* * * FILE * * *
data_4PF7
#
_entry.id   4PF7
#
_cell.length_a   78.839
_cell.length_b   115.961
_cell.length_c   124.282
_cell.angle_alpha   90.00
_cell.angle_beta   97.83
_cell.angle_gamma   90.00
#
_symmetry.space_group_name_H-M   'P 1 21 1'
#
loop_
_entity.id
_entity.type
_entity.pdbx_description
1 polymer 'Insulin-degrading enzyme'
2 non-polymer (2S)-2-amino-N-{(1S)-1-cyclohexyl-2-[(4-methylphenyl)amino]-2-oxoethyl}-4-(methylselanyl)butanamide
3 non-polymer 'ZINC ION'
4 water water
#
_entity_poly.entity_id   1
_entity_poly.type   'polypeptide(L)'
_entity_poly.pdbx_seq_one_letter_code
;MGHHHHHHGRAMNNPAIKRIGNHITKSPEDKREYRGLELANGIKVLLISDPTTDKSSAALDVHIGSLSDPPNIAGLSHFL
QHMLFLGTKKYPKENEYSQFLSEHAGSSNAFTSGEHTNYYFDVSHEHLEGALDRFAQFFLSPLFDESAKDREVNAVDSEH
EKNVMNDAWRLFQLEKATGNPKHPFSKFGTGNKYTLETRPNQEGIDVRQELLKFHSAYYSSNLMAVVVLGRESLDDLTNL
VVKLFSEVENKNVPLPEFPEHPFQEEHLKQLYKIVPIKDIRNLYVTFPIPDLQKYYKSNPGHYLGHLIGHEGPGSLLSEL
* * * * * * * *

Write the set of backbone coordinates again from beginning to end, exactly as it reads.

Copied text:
data_4PF7
#
_entry.id   4PF7
#
_cell.length_a   78.839
_cell.length_b   115.961
_cell.length_c   124.282
_cell.angle_alpha   90.00
_cell.angle_beta   97.83
_cell.angle_gamma   90.00
#
_symmetry.space_group_name_H-M   'P 1 21 1'
#
loop_
_entity.id
_entity.type
_entity.pdbx_description
1 polymer 'Insulin-degrading enzyme'
2 non-polymer (2S)-2-amino-N-{(1S)-1-cyclohexyl-2-[(4-methylphenyl)amino]-2-oxoethyl}-4-(methylselanyl)butanamide
3 non-polymer 'ZINC ION'
4 water water
#
_entity_poly.entity_id   1
_entity_poly.type   'polypeptide(L)'
_entity_poly.pdbx_seq_one_letter_code
;MGHHHHHHGRAMNNPAIKRIGNHITKSPEDKREYRGLELANGIKVLLISDPTTDKSSAALDVHIGSLSDPPNIAGLSHFL
QHMLFLGTKKYPKENEYSQFLSEHAGSSNAFTSGEHTNYYFDVSHEHLEGALDRFAQFFLSPLFDESAKDREVNAVDSEH
EKNVMNDAWRLFQLEKATGNPKHPFSKFGTGNKYTLETRPNQEGIDVRQELLKFHSAYYSSNLMAVVVLGRESLDDLTNL
VVKLFSEVENKNVPLPEFPEHPFQEEHLKQLYKIVPIKDIRNLYVTFPIPDLQKYYKSNPGHYLGHLIGHEGPGSLLSEL